Hey, gang!

I’m super excited for this week’s Kickstarter Game of the Week – Time of Legends: Joan of Arc by Mythic Games!

Whoa. This Kickstarter includes so. many. miniatures. In all, the core game comes with 238 miniatures (there’s more with stretch goals, and of course, backers can get optional add-ons to up the miniature count). This is far more than most miniatures games typically include, and it took me a minute to discover, but Time of Legends: Joan of Arc uses a different-than-normal scale for its miniatures. (Mythic calls it the “Legendary scale,” which Mythic just confirmed corresponds to 15mm height for a human miniature.) In days of yore, aka: my teenage years playing wargames with smaller scale miniatures, this meant moving around a bunch of blobs of plastic with indiscernable features. But oh, how times and technology have changed. The miniatures in Time of Legends: Joan of Arc have killer detail, despite their small size. Check out some of the Heroes from the French army below:

french army.jpg

Of course, the small scale has a lot of inherent advantages, as well – beyond just being able to fit literally hundreds of miniatures in the game box. For one, Joan of Arc doesn’t requite a massive specially-built gaming table to play. Time of Legends: Joan of Arc can be played on a regular kitchen table, and still feel like a huge, epic battle. Second, terrain features are also smaller, so Mythic is able to include 3D plastic terrain in the game box. The core game includes a giant church, houses, walls, trees, and tons more. There’s even a Siege expansion add-on that–in addition to siege engines and troops–includes a keep, castle towers and walls, gates, and even elements you can use for ruined sections of the castle for when the attackers have succeeded in their assualt. A third benefit of the smaller scale miniatures is that the large, legendary monsters actually feel large and legendary when compared to the human-sized figures. The dragon that comes with the Dragon expansion is downright massive. It’s impressive on its own, but when it’s next to the humans in Joan of Arc, it really feels like a proper legendary dragon.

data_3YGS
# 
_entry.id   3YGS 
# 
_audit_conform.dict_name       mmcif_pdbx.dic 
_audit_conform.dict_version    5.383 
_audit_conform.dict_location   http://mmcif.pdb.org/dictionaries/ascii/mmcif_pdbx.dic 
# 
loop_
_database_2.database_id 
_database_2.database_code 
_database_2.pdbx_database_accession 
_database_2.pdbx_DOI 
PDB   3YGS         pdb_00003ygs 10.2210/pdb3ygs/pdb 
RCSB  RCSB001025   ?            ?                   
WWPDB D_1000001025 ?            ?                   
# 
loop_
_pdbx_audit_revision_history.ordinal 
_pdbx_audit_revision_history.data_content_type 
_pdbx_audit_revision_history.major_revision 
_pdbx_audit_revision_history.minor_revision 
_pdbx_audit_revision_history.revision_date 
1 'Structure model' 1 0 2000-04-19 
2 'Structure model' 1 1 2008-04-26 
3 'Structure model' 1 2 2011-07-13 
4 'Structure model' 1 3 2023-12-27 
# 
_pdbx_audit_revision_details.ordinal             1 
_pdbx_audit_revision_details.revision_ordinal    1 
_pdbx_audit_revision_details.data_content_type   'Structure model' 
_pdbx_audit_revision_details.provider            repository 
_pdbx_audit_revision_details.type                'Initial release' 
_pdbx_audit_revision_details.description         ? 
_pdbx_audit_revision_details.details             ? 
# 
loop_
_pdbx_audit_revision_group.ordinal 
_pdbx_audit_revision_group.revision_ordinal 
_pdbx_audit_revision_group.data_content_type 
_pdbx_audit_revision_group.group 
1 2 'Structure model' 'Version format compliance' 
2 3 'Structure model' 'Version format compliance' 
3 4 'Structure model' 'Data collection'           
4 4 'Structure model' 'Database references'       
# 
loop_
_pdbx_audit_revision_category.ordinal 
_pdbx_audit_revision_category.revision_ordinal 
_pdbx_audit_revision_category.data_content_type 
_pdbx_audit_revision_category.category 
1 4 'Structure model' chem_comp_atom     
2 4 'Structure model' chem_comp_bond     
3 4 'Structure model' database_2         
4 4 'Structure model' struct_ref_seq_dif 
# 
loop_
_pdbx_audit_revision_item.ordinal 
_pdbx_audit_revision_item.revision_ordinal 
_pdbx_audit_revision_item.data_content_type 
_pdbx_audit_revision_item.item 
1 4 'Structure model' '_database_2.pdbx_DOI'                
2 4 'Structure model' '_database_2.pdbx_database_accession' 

joan of arc dragon.jpg

Of course, a miniatures game is just a bunch of miniatures if it’s not a really great game as well. Not that there’s anything wrong with the collection and painting aspect of the hobby – but I definitely consider myself to be much more of a gamer these days since I don’t have the time to devote to painting. But in terms of gameplay, Joan of Arc does not disappoint. It’s billed as a “narrative miniatures board game” and not a wargame, and although the distinction may seem like simple semantics, there’s a lot going on with the gameplay of Joan of Arc to earn its designation.

It’s truly a narrative game, in that the scenarios in Joan of Arc take historic events, give them a mythic twist, and hurl players into the middle of those events. The scenarios in Joan of Arc are more about storytelling and players attempting to complete objectives as they fit into the narrative, rather than just smashing two armies against each other. Of course, if that’s your thing, there’s a battle mode as well. Battle mode allows players to create their own armies and go head-to-head without any narrative getting in the way.

joan of arc board.jpg

The “board game” nomenclature is also well-earned. While Joan of Arc may seem like any other wargame at first glance, it actually uses a board composed of large hexagonal tiles. Gone are the most annoying trappings of a wargame – the dreaded tape measurer and line-of-sight checker (I can’t tell you how many arguments I’ve been in over the calibration of a laser pointer). Joan of Arc’s gameplay is more rooted in Euro style board games–focusing on interesting choices and resource management–rather than positioning miniatures behind cover and 1mm out of someone’s range and then rolling gobs and gobs of dice. Joan of Arc features a brilliant unit activation system that forces players to think about which units they’re going to move, and when they’re going to be moved. In that respect, it’s more akin to modern miniatures games like Infinity, rather than any of the older Games Workshop offerings.

It’s going to be very difficult¬†for me to¬†not add on every single expansion when the pledge manager finds its way into my inbox. Time of Legends: Joan of Arc is a complete masterpiece, from its phenomenal miniatures and artwork, to its stellar and innovative gameplay. I just don’t want to miss out on a single thing! My habit for FOMO always causes my wallet to suffer.

If you guys are into miniatures games, or even if you aren’t and want to check out just a really amazing board game – head over to the Time of Legends: Joan of Arc Kickstarter page. As of writing this, there’s 18 days left to go!

Until next time, gang. Keep it plucky,


Edited on 10.25.17 to clarify Legendary scale as 15mm.

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